) isn't exactly on a roll. Since 2000, sales and earnings at the 100-year-old maker of chewy chocolate have been flat, and the stock has sagged to 30, down from 33.62 on Dec. 31. So the buzz is Tootsie may be buyout bait. "It is a brand name that would enhance any buyer," says Robert Stovall of Wood Asset Management, which owns shares. With its vast distribution and brand recognition, it would be a "great catch" for the likes of Nestl? (NSRGY
), Hershey (HSY
), or Wrigley (WWY
)," says Stovall.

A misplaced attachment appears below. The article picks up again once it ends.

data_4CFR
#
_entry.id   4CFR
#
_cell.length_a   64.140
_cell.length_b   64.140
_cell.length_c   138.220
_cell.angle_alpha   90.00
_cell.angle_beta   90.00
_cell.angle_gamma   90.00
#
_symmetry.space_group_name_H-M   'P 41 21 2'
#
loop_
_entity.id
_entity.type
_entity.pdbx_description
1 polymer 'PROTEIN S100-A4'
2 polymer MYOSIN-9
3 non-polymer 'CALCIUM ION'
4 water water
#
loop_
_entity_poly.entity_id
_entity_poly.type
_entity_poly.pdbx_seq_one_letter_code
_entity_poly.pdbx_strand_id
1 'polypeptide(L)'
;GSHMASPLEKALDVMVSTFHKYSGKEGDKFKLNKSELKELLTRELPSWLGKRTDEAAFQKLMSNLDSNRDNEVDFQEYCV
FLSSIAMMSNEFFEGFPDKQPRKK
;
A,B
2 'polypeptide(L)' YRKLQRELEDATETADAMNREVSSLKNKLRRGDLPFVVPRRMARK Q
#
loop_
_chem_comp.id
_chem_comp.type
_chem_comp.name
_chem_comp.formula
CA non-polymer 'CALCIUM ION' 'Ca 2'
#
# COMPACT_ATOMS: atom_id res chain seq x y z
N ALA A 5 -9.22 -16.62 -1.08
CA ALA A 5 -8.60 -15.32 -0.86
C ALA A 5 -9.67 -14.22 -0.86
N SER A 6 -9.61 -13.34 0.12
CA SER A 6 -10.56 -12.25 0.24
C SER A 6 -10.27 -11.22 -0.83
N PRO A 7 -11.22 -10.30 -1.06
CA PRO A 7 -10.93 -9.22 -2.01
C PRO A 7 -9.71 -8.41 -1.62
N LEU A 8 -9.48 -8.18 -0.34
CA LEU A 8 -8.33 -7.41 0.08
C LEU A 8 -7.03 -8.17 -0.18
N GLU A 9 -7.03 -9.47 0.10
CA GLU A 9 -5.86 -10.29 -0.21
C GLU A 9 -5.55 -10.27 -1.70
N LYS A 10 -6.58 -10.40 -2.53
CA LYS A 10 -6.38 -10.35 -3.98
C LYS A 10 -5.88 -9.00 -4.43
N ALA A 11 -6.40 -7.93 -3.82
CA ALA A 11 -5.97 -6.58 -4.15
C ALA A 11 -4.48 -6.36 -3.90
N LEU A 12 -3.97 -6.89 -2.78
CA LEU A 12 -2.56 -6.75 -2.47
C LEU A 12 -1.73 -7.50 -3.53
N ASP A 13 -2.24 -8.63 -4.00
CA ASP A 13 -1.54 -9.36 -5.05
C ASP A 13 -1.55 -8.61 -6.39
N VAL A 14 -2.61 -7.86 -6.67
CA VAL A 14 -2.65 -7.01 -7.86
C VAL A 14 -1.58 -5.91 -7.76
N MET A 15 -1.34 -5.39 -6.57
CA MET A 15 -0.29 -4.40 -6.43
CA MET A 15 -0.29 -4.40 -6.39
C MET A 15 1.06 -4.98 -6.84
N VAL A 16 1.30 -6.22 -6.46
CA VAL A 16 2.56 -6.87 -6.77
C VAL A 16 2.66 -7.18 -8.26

Elliott Schlang of researcher LJR Great Lakes Review says takeover talk gets louder as investors get disappointed with the stock -- and as top execs get older. Tootsie Chairman and CEO Melvin Gordon is 85, and his wife, Ellen, president and COO, is 73; they own 40% of the stock and control 77% of the voting B stock. "The question is when and how much they'll ask for," Schlang says. He notes the balance sheet is solid, with understated assets, such as plants and real estate in several states, such as Illinois and Tennessee. He says the stock is worth 35 to 37 in a deal -- having hit 44 in 2001. Schlang says the 2004 purchase of Concord Confections, a big Canadian bubblegum maker, will lift 2005 earnings to $1.28 a share -- adjusted for a 3% stock payout on Mar. 1 -- up from $1.19 in 2004. Earnings peaked at $1.32 in 2000. Nestl? couldn't be reached; Tootsie, Hershey, and Wrigley didn't return calls.Note: Unless otherwise noted, neither the sources cited in Inside Wall Street nor their firms hold positions in the stocks under discussion. Similarly, they have no investment banking or other financial relationships with them. By Gene G. Marcial